The Federal Reserve Bank of New York today released Central Bank Liquidity Tools and Perspectives on Regulatory Reform, a special issue in the Bank’s Economic Policy Review series.
A consistent theme of the financial crisis that emerged in 2007 was the paralyzing effect caused by the disappearance of liquidity. In response, the Fed and other central banks expanded their traditional roles by developing and implementing new tools to address liquidity shortages in various markets. The first three papers in the special Review focus on understanding the causes and symptoms of liquidity shortages better, and the actions taken by central banks to alleviate those shortages.
The three other papers provide perspectives on how the post-crisis financial system could be designed. These studies propose measures for minimizing risk in financial markets by enhancing the availability of information, incorporating systemic risk into deposit insurance premiums, and addressing “the leverage cycle.” Overall, the studies suggest that the post-crisis financial system will not resemble the pre-crisis system, as market participants and regulators adjust to a variety of new issues.
Included research papers:
“Central Bank Tools and Liquidity Shortages”
Bank for International Settlements researchers Stephen Cecchetti and Piti Disyatat consider the implications of recent financial developments for the “lender-of-last-resort” function of central banks and whether traditional policymaking tools remain effective in the face of modern liquidity crises.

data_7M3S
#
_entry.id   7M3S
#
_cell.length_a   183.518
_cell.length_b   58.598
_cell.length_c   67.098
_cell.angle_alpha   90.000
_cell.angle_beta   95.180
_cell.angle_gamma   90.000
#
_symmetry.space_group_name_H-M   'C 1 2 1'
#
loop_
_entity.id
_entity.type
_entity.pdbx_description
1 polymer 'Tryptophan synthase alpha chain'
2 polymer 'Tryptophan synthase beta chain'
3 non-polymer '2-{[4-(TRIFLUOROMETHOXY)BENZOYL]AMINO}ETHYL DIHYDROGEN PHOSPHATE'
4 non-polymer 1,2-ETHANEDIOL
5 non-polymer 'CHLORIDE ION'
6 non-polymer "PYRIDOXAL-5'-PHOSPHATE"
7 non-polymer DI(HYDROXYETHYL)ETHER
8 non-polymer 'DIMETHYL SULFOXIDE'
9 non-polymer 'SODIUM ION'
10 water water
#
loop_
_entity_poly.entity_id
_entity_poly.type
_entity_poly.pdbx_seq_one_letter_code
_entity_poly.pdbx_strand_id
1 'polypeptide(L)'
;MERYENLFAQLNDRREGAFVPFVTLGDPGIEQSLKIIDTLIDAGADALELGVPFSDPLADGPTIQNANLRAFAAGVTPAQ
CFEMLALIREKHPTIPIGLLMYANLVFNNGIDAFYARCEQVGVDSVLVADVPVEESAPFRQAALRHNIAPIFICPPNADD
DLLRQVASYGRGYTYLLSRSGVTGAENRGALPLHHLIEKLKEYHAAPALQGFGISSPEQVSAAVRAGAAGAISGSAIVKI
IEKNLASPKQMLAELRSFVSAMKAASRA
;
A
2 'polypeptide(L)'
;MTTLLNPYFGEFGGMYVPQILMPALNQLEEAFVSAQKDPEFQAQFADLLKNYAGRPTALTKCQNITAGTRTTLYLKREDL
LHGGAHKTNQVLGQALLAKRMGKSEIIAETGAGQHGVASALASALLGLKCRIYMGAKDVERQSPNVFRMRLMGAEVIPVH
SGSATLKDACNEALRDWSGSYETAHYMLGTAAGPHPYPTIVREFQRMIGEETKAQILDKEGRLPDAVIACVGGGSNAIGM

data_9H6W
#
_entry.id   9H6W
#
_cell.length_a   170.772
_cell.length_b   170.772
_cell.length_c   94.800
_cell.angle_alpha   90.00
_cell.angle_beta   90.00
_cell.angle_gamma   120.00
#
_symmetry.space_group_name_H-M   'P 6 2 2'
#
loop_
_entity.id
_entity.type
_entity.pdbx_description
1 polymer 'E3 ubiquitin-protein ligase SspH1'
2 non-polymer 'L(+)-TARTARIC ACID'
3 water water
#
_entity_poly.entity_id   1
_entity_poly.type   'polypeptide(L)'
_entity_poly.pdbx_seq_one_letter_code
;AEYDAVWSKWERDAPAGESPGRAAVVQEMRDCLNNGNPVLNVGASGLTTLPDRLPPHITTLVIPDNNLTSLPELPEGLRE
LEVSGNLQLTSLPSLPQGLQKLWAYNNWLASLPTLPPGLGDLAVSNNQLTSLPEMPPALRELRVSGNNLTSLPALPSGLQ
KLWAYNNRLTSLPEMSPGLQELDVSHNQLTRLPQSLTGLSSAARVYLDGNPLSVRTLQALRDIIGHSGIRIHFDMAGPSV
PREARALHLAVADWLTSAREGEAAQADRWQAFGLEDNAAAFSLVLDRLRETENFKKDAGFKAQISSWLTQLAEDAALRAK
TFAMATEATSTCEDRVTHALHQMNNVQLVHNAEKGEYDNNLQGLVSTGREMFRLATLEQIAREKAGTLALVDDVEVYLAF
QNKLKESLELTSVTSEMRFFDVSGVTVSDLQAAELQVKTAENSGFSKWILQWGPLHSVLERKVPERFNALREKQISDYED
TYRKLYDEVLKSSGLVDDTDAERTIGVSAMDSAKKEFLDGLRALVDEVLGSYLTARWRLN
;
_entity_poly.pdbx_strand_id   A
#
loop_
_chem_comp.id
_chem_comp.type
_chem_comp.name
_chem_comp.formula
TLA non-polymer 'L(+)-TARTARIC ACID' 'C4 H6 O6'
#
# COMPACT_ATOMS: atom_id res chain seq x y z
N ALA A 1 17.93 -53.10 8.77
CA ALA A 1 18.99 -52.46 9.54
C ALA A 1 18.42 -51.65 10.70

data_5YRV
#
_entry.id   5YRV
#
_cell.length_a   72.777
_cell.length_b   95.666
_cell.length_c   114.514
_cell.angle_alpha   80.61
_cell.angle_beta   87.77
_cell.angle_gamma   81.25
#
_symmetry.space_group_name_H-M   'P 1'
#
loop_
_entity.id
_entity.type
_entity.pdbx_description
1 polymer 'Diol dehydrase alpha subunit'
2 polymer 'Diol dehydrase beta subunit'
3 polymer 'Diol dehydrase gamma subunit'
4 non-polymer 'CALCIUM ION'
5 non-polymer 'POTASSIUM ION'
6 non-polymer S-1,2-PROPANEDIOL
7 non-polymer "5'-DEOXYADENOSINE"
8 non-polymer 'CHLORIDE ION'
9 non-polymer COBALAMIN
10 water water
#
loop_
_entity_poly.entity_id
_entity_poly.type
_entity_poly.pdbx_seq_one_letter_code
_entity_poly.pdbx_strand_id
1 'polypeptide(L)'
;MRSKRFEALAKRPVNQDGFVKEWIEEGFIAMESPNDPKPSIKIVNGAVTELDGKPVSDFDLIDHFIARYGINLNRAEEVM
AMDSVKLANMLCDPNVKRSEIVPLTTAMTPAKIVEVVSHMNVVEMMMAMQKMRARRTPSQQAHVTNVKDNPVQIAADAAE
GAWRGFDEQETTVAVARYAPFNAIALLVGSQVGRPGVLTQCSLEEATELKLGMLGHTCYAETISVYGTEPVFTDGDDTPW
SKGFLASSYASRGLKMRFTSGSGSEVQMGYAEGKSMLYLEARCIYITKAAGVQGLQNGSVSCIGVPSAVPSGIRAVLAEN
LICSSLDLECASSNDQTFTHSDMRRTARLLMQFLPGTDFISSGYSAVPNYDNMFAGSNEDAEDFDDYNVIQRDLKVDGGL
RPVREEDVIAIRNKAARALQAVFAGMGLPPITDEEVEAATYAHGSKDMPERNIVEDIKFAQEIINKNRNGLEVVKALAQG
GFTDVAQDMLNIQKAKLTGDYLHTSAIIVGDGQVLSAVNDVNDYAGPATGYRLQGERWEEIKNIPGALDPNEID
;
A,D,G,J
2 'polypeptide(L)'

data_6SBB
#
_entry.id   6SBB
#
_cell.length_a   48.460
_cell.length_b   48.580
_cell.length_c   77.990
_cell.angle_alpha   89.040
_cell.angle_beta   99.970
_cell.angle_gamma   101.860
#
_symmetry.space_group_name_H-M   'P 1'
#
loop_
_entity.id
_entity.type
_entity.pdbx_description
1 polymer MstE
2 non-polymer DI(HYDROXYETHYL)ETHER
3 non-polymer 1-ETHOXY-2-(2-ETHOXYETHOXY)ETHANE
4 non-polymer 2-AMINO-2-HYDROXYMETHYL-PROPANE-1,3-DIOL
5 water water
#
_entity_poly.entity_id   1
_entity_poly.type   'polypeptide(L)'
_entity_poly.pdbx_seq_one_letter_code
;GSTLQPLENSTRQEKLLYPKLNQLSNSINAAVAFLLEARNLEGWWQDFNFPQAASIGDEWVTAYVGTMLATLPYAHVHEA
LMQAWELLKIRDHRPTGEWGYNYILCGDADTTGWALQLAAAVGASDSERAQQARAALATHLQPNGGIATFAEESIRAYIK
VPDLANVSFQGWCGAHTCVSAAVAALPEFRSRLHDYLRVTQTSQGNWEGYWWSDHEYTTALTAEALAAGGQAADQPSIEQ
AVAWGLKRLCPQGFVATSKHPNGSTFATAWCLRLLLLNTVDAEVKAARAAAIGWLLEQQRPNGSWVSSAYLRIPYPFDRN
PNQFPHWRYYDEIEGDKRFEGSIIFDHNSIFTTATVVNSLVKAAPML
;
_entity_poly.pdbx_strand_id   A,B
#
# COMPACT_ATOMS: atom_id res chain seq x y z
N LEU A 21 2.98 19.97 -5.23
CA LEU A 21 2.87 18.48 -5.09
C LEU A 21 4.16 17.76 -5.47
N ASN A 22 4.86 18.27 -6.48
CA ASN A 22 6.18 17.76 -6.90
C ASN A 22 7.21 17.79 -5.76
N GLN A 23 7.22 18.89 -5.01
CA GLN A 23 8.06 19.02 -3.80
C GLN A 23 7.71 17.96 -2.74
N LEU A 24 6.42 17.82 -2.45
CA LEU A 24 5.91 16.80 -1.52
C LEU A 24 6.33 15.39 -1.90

“Provision of Liquidity through the Primary Credit Facility during the Financial Crisis: A Structural Analysis”
Professors Erhan Artuç and Selva Demiralp of Koç University, Turkey, investigate whether changes to the Federal Reserve’s discount window borrowing facility represent a shift in how the nation’s central bank traditionally provided liquidity through the primary credit facility as well as whether the Fed would benefit from retaining these changes indefinitely.
“Financial Amplification Mechanisms and the Federal Reserve’s Supply of Liquidity during the Financial Crisis”
New York Fed economists Asani Sarkar and Jeffrey Shrader examine the Federal Reserve’s recent liquidity actions in the context of studies on financial amplification mechanisms, whereby an initial financial sector shock triggers substantially larger shocks elsewhere in the sector and in the broader economy.
“Informational Easing: Improving Credit Conditions through the Release of Information”
Economist Matthew Pritsker of the Board of Governors of the Federal Reserve System offers a theoretical view on how regulators can reduce uncertainty in the financial markets by improving the availability of information.
“Systemic Risk and Deposit Insurance Premiums”
Professor Viral Acharya of the London Business School and New York University collaborates with New York Fed economists João Santos and Tanju Yorulmazer to analyze various ways to incorporate systemic risk into deposit insurance premiums.
“Solving the Present Crisis and Managing the Leverage Cycle”
Yale University professor John Geanakoplos discusses implications of “the leverage cycle”—a phenomenon in which leverage is excessive prior to a financial crisis and unacceptably low during the crisis—for regulatory policy and reform.